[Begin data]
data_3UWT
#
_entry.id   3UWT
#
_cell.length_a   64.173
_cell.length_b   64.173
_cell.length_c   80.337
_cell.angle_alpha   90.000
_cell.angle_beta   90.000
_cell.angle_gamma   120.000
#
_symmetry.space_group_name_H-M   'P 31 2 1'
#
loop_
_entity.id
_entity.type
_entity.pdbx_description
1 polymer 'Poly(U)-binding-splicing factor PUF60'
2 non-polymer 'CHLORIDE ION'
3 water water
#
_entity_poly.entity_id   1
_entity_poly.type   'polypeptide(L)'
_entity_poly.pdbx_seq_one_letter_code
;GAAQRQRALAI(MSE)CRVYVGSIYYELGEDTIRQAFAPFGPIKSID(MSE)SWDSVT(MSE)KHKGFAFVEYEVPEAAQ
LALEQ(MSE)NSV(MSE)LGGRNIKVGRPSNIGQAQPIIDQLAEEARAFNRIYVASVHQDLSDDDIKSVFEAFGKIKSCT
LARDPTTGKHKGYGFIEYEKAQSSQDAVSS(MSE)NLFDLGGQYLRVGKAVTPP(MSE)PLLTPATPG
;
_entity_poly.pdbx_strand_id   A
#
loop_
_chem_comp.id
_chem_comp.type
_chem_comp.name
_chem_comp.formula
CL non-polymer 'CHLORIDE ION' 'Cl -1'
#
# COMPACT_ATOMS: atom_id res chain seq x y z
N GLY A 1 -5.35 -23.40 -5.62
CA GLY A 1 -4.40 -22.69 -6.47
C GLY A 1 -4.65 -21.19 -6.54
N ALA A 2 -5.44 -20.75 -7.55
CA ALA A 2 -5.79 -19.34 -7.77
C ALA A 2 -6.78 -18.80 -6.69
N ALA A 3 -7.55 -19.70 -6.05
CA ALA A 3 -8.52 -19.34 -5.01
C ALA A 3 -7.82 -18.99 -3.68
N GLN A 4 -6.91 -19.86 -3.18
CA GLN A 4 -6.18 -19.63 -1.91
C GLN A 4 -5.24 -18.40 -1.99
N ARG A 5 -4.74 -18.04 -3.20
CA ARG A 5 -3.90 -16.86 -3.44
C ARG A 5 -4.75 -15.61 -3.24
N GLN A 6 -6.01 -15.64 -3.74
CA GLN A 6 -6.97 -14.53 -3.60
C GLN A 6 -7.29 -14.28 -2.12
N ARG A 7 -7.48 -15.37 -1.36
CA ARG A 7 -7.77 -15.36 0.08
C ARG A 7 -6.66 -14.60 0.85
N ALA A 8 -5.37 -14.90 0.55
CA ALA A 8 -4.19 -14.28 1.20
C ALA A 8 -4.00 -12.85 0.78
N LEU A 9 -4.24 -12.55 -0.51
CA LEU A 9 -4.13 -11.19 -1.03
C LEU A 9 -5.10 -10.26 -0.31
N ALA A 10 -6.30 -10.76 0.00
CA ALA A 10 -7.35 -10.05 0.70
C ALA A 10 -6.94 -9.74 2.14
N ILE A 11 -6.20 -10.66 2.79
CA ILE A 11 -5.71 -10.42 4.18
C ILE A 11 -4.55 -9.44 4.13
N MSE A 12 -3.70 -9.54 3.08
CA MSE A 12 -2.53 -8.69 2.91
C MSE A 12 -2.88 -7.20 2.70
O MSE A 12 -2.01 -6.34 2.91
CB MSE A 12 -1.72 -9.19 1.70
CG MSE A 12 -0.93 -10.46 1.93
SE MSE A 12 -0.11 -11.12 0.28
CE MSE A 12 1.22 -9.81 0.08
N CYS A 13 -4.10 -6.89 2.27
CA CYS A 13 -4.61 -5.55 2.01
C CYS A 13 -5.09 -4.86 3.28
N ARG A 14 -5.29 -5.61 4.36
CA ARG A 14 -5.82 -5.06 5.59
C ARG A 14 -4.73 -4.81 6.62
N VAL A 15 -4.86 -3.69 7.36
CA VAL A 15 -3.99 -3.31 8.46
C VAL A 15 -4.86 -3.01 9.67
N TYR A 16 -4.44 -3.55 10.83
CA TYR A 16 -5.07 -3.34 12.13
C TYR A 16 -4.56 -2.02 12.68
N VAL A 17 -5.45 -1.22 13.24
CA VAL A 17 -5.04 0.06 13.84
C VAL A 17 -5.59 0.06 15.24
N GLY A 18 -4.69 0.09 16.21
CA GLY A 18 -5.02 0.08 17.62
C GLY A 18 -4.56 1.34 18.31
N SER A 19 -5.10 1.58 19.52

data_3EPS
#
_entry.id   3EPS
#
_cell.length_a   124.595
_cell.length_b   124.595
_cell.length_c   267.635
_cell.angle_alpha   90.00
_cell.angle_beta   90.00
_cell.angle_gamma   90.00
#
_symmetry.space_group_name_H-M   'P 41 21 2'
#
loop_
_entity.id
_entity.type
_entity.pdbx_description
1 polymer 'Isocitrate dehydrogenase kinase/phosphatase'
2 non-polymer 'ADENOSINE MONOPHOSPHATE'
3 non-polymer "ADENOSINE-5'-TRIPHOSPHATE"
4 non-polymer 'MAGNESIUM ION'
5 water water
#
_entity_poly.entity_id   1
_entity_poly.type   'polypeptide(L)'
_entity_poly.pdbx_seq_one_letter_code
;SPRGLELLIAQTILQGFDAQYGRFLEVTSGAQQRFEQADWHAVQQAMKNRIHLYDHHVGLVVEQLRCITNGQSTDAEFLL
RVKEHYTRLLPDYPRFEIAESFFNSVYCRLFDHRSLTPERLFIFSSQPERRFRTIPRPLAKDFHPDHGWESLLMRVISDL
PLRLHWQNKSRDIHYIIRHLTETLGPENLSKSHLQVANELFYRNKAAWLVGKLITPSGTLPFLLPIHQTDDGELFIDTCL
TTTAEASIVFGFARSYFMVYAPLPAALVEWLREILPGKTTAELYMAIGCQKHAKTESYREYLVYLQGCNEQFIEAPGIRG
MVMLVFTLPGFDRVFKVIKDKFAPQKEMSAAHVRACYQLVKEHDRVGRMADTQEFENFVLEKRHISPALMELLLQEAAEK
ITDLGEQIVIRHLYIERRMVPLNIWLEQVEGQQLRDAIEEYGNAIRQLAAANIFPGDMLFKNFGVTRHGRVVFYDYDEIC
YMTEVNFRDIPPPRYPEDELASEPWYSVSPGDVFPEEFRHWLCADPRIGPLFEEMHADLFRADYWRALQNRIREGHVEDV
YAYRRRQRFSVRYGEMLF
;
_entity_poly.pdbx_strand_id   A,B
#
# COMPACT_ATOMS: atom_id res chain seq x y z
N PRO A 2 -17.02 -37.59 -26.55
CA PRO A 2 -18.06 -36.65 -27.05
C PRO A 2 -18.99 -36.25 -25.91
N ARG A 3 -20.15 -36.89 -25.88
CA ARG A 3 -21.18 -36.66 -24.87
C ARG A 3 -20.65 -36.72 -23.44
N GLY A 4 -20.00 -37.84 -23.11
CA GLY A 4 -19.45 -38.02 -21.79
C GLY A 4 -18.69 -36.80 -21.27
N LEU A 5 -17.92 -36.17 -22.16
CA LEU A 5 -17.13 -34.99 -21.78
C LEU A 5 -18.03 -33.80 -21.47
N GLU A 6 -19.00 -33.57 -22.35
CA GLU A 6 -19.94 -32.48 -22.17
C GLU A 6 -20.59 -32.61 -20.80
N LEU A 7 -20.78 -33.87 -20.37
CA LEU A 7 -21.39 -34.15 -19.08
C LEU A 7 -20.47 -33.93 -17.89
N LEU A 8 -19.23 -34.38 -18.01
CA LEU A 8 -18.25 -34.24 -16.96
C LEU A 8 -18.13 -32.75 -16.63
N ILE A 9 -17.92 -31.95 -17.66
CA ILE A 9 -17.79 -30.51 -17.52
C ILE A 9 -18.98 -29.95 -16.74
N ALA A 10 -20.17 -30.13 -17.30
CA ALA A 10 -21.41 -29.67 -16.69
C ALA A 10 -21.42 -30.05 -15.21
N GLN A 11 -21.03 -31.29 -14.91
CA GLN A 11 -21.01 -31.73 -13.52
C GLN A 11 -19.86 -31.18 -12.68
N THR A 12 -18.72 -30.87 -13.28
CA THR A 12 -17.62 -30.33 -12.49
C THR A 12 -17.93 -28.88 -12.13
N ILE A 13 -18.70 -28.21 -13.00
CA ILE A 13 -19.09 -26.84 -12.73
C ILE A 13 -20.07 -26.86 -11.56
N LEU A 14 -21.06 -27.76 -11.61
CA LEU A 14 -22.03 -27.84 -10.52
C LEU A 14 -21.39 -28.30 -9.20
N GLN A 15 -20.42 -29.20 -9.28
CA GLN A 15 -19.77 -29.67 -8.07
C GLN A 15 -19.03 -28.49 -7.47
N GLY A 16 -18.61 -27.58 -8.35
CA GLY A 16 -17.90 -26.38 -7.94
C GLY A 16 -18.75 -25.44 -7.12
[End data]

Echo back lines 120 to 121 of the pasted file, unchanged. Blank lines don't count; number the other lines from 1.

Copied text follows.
5 water water
#